Whack-A-Mole: Our Strategy for Permanent War

After Barack Obama announced his high-risk military campaign in the Middle East, some commentators raised the question of why -- given the decade of quagmire in Afghanistan and Iraq -- was there no exit strategy? The answer by now is obvious: There will be no exit.

The president says that we will defeat Islam in Iraq and Syria in three years. Active military people are less specific: "long time... extended conflict... as long as it takes..." Retired military are freer to say what they think. "We're not going to see an end to this in our lifetime," former Air Force General Charles F. Wald told the Washington Post.

"This" is not really just a fight against a vicious terrorist group. ISIS was the excuse, not the cause. There was no evidence that ISIS was plotting against the US. It is not only not associated with 9-11, it is an enemy of al Qaeda. Certainly, as gruesome as it was, the videotaped killing of two Americans who voluntarily went into a violent combat zone is not enough to justify war. Indeed, eight of the first 22 airstrikes were against an entirely different group, the hitherto unknown Khorasan.

Now we are told that Khorasan is even more dangerous than ISIS, which supplanted Syria's Bashar al-Assad as the biggest threat to civilization, who in turn had replaced al Qaeda as US Enemy Number One. Not to mention that the chaos out of which ISIS emerged was catalyzed by our own invasion of Iraq.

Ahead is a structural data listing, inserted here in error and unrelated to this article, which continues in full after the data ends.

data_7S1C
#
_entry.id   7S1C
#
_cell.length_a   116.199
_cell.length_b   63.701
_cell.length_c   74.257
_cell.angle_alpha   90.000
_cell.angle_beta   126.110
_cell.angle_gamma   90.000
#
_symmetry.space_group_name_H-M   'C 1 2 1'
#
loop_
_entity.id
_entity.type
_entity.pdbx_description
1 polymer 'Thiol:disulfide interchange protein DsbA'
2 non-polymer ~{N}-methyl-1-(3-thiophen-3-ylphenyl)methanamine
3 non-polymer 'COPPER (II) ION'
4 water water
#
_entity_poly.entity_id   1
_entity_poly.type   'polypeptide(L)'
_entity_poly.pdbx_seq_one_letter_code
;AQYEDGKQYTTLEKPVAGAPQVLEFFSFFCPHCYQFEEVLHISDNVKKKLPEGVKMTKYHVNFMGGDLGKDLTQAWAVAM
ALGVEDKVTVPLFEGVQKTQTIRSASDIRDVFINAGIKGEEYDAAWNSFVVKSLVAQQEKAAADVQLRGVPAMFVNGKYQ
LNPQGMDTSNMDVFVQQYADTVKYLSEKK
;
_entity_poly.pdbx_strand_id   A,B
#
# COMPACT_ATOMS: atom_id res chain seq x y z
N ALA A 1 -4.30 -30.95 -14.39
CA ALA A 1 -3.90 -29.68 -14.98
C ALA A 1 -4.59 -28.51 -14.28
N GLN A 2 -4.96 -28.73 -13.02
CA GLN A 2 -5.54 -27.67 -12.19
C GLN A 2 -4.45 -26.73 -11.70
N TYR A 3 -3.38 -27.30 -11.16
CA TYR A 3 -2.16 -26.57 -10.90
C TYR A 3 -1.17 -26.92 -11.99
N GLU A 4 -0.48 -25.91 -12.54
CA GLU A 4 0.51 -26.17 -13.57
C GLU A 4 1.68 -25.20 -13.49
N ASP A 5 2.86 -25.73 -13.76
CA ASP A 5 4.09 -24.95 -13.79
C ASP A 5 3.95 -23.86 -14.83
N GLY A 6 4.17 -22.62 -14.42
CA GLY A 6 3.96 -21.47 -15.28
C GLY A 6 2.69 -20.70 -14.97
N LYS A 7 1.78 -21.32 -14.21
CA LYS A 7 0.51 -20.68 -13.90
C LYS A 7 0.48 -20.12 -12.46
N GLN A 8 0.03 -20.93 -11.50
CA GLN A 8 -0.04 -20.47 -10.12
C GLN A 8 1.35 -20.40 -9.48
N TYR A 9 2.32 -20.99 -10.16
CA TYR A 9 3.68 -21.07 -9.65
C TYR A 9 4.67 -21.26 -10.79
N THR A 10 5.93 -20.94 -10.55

Politicians, pundits and a majority of the public have dutifully nodded their heads in assent to this rapidly morphing Most-Wanted list. There are arguments about tactics, but the question of why we are at war seems settled: "We had to do something!" End of discussion.

With enough time, enough pulverizing of hideouts, homes and hospitals, and enough money to buy the temporary loyalty of local militias and what remains of the Iraq army to do the dirty work on the ground, we may well chase ISIS and Khorasan back into the desert. But the war will not cease. Others will certainly pop up on our targeting screens out of the caldron of religious fanaticism, tribal hatreds and widespread anger against the West. And that anger will grow as the inevitable images of dead civilians and children screaming in pain are beamed throughout the Islamic world.

The President has acknowledged the open-endedness of his war. "I think it's important for us to recognize that ISIS is just one of a number of organizations that we have to stay focused on," Mr. Obama told CBS News on June 22. But, he added: